Chinese Ambassador to Canada Ends His Tenure, Global Affairs Confirms

Chinese Ambassador to Canada Ends His Tenure, Global Affairs Confirms
Ambassador of the People's Republic of China to Canada Cong Peiwu was seen at the Embassy of China in Ottawa, on Nov. 22, 2019. (The Canadian Press/Justin Tang)
Andrew Chen

China’s Ambassador to Canada Cong Peiwu has concluded his tenure, the department of foreign affairs has confirmed.

“Former Ambassador Cong concluded his posting to Canada (duration 2019-2024),” Global Affairs Canada (GAC) stated in an email on April 19. Yong Zhao has been appointed as chargé d’affaires ad interim.

Mr. Cong’s tenure coincided with the arrest of Huawei senior executive Meng Wanzhou and Beijing’s retaliatory detention of Canadians Michael Kovrig and Michael Spavor. These incidents strained the relationship between Ottawa and Beijing, despite earlier efforts by Prime Minister Justin Trudeau to seek closer ties with China.

The GAC did not specify the reasons for Mr. Cong’s departure but noted that it was informed in advance, adhering to standard diplomatic protocols. It added that the typical tenure for a diplomatic posting to Canada ranges from four to five years.

According to the Globe and Mail, Deputy Minister David Morrison is currently in China as part of an effort by Ottawa to bring Canada and China closer.
The Chinese embassy has not yet officially announced Mr. Cong’s conclusion of service.


Throughout his tenure as China’s ambassador to Canada, Mr. Cong drew the ire of opposition MPs and human rights activists for comments that were at times seen as threats.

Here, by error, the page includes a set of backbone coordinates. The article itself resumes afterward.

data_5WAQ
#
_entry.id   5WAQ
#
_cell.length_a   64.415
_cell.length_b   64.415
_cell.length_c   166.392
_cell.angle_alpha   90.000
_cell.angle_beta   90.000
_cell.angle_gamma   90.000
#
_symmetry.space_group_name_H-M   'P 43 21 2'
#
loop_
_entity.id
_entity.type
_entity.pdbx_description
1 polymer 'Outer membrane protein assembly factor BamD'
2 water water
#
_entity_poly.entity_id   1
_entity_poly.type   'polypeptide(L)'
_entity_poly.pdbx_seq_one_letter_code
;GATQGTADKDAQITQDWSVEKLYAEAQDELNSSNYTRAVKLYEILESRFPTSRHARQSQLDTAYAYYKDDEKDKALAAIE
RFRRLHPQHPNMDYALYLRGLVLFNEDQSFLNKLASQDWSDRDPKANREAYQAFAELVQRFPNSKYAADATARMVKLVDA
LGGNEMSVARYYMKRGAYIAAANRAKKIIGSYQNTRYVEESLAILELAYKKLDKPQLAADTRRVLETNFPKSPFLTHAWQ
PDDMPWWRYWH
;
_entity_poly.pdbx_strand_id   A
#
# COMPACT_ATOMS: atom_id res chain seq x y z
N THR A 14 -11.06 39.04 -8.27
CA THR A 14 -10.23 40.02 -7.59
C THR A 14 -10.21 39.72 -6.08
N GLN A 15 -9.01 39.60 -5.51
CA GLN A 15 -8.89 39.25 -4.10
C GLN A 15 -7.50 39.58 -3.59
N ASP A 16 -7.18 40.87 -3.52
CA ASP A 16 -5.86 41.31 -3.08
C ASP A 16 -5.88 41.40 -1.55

In 2019, during the Chinese regime’s suppression of large-scale pro-democracy protests in Hong Kong, Mr. Cong attended a press conference where he warned Ottawa against following U.S. lawmakers’ lead in enacting legislation to sanction Chinese officials involved in suppressing Hong Kong protesters. He further urged Canada to condemn the pro-democracy activists in Hong Kong.

In the following year, Mr. Cong warned Canada against granting asylum to Hong Kong residents fleeing the city after Beijing introduced its draconian national security law. He claimed that granting asylum to Hong Kong residents would amount to “interference in China’s domestic affairs and certainly it will embolden those violent criminals.”

“So if the Canadian side really cares about the stability and the prosperity in Hong Kong, and really cares about the good health and safety of those 300,000 Canadian passport holders in Hong Kong, and the large number of Canadian companies operating in Hong Kong SAR, you should support those efforts to fight violent crimes,” he said in a video press conference.

Conservatives condemned Mr. Cong’s remarks about Canadian passport holders in Hong Kong as a threat, with then-Conservative Leader Erin O'Toole asking the Liberal government to demand an apology from the Chinese ambassador.

“Last week, the Chinese ambassador threatened 300,000 Canadians currently living in Hong Kong. He has offered no public apology and this government hasn’t demanded one,” Mr. O’Toole said in the House of Commons on Oct. 19, 2020.

In a video statement dated Oct. 17, 2020, Mr. Cong described Canada as an “accomplice” in the arrest of Ms. Meng, alleging that her arrest was part of a U.S. scheme to target Huawei and other Chinese technology companies.
Mr. Cong had previously visited Ms. Meng, and in a November 2019 statement, he pledged to demand Canada “correct its mistake and take measures to solve the issue as soon as possible.” Canadians Mr. Kovrig and Mr. Spavor were arbitrarily detained in the following month.
Andrew Chen is a news reporter with the Canadian edition of The Epoch Times.